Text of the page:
Murphy asserts that the evidence presented is insufficient for conviction of armed robbery or possession of a firearm during the commission of a felony. We disagree. A person commits the offense of armed robbery when, with intent to commit theft, he or she takes property of another from the person or the immediate presence of another by use of an offensive weapon, or any replica, article, or device having the appearance of such weapon. OCGA § 16–8–41(a). To commit the offense of possession of a firearm during the commission of a felony, a person must have had a firearm within arm's reach during the commission of the felony. OCGA § 16–11–106(b).

To support the elements of these offenses, the evidence presented at trial included the victim's testimony and the testimony of a security guard and a bystander, both of who observed the victim chasing Murphy. The handgun retrieved from Murphy's book bag was also admitted into evidence. Despite this evidence, Murphy asserts that the evidence is insufficient because there were no independent eyewitnesses or forensic evidence, video surveillance footage was available at Underground Atlanta but never viewed, and the lead detective was absent from the trial.

While Murphy points to evidence that was not admitted, the State was nonetheless able to meet its burden of proof. None of the other witnesses besides the victim saw the robbery in progress, but “the testimony of a single witness is generally sufficient to establish a fact.” OCGA § 24–14–8. If that single witness is an accomplice to a crime, further circumstantial evidence may be required. Here, however, the victim of the crime testified and identified Murphy as the man who robbed him. Furthermore, the testimony of the security guard and the bystander align with the victim's account of the robbery. The victim was also able to identify the handgun at trial. This evidence is sufficient to lead a rational juror to conclude beyond a reasonable doubt that Murphy robbed the victim with a firearm.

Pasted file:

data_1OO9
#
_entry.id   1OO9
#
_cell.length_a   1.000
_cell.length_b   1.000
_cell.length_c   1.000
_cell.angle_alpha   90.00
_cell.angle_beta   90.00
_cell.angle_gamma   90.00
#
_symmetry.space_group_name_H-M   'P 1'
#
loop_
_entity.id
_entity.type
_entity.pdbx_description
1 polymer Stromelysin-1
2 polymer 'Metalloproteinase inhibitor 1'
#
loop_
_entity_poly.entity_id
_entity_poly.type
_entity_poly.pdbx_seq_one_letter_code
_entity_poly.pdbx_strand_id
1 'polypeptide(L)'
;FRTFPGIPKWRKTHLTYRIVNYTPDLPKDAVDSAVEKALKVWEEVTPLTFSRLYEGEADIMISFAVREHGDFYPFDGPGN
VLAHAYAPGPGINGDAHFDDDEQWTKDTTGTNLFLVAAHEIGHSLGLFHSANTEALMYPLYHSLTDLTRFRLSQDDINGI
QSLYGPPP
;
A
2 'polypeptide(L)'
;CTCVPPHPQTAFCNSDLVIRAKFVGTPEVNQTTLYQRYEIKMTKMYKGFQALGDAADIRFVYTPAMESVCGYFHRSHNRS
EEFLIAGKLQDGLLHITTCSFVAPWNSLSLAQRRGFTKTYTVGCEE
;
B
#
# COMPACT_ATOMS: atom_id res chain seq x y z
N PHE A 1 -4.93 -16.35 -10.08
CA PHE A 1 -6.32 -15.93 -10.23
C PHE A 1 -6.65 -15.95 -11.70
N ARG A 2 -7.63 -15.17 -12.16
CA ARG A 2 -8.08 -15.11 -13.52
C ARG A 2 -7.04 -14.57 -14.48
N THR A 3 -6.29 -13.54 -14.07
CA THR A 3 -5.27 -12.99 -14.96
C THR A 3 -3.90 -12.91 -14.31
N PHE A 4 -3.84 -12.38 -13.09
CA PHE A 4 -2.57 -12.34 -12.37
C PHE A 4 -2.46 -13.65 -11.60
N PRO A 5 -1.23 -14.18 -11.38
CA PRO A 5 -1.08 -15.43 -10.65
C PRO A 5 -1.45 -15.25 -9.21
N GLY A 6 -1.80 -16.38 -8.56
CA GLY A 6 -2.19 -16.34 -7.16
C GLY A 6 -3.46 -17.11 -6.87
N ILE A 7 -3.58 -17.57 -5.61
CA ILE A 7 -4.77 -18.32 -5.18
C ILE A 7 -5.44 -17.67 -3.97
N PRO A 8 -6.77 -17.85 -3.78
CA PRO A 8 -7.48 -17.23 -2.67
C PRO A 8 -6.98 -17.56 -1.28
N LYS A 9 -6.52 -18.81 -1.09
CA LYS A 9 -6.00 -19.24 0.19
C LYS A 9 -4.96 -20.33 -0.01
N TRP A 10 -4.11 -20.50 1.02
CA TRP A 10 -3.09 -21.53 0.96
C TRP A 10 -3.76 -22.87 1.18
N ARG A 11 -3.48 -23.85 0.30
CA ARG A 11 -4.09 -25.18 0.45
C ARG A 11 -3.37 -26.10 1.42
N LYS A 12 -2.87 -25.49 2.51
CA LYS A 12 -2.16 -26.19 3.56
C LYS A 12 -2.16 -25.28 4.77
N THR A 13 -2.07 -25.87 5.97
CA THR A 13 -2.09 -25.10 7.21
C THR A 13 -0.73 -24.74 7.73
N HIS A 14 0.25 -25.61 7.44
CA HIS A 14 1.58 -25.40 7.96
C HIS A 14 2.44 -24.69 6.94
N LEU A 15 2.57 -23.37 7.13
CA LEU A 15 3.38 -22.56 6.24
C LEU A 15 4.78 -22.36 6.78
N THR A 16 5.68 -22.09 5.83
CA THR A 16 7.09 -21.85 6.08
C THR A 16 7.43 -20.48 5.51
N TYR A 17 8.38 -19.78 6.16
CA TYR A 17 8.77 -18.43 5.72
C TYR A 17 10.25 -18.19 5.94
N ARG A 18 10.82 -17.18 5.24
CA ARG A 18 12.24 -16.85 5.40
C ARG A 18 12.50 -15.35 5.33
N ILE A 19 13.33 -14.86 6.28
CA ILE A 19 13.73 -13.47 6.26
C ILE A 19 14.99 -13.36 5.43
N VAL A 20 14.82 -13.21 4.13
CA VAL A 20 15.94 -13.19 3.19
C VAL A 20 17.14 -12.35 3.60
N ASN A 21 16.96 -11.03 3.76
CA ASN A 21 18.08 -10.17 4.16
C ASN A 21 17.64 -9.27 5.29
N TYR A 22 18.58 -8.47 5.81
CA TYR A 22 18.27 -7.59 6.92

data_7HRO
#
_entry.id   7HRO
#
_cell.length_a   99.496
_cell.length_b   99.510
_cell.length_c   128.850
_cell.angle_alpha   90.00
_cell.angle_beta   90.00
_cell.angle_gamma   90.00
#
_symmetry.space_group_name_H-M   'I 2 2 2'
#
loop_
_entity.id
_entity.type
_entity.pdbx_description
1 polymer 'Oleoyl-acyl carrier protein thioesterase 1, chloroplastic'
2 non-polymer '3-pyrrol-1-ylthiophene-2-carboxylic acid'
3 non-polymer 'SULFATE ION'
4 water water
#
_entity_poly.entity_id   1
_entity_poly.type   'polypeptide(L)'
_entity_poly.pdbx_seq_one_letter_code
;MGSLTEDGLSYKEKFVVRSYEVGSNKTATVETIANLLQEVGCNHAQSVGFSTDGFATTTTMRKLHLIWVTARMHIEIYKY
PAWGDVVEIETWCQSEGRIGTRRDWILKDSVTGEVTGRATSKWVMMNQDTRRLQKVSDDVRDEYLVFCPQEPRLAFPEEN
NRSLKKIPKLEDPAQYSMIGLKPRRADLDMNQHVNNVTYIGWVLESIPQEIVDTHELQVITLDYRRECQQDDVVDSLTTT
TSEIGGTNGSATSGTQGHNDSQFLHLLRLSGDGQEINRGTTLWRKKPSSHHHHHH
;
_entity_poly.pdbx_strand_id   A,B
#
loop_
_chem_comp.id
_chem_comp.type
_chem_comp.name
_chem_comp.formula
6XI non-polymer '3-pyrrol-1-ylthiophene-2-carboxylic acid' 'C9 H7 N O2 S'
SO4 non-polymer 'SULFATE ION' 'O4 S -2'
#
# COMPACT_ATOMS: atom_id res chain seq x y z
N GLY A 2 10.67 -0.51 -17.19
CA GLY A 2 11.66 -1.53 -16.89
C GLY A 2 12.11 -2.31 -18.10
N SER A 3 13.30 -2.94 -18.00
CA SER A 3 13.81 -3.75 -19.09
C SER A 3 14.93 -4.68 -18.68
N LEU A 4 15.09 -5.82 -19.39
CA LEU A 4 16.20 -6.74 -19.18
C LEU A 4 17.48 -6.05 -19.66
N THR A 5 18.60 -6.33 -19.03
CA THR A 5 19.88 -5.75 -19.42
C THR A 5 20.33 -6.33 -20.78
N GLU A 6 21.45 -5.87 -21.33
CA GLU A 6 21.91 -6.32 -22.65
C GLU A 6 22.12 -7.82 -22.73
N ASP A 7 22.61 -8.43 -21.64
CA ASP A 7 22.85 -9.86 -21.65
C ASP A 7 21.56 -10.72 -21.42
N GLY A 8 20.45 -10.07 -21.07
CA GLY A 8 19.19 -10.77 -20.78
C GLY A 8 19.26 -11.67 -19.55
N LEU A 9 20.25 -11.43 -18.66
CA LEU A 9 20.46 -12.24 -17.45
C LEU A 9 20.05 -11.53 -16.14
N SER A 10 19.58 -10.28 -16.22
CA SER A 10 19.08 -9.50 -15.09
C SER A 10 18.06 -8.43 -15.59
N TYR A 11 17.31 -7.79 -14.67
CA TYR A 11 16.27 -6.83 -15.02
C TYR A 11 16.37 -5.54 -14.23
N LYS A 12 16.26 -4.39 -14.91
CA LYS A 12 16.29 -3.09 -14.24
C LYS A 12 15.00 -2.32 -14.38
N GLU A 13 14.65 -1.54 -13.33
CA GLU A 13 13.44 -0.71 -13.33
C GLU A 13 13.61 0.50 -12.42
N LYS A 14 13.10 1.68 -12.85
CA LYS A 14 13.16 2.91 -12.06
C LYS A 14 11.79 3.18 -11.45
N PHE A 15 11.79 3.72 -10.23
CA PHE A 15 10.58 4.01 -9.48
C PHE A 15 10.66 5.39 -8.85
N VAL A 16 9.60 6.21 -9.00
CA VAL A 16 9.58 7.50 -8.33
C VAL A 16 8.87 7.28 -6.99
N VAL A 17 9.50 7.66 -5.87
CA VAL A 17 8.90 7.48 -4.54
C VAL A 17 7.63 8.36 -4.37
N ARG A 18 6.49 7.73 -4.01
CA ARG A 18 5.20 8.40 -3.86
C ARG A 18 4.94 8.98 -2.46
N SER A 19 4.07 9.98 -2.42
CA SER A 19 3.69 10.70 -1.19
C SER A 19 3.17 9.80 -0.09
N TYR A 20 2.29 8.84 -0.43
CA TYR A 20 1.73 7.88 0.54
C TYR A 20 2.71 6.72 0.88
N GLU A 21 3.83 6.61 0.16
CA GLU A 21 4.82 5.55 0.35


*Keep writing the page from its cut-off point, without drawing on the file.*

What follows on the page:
Murphy also emphasizes minor conflicts in the details of the witnesses' testimony and the victim's police reports. The testimony of the victim and the bystander conflict on how the gun in question was dropped. And the victim's police reports conflict on whether the accomplice placed the victim's belongings in Murphy's bag or if he held on to the items and ran off. However, these minor details do not invalidate Murphy's conviction.

It is the duty of the jury, not this Court, to resolve conflicts in the testimony, weigh the evidence, and draw reasonable inferences from the evidence. As long as there is some competent evidence, even though contradicted, to support each fact necessary to make out the State's case, the jury's verdict will be upheld.

(Citation omitted.) Lopez–Vasquez v. State, 331 Ga.App. 570, 570(1), 771 S.E.2d 218 (2015).

With the combined testimony of the witnesses at trial, the State has met its burden of proof and provided sufficient evidence to support the charges of armed robbery and possession of a firearm during the commission of a felony.

Judgment affirmed.

Boggs, Judge.

DOYLE, C.J. and PHIPPS, P.J., concur.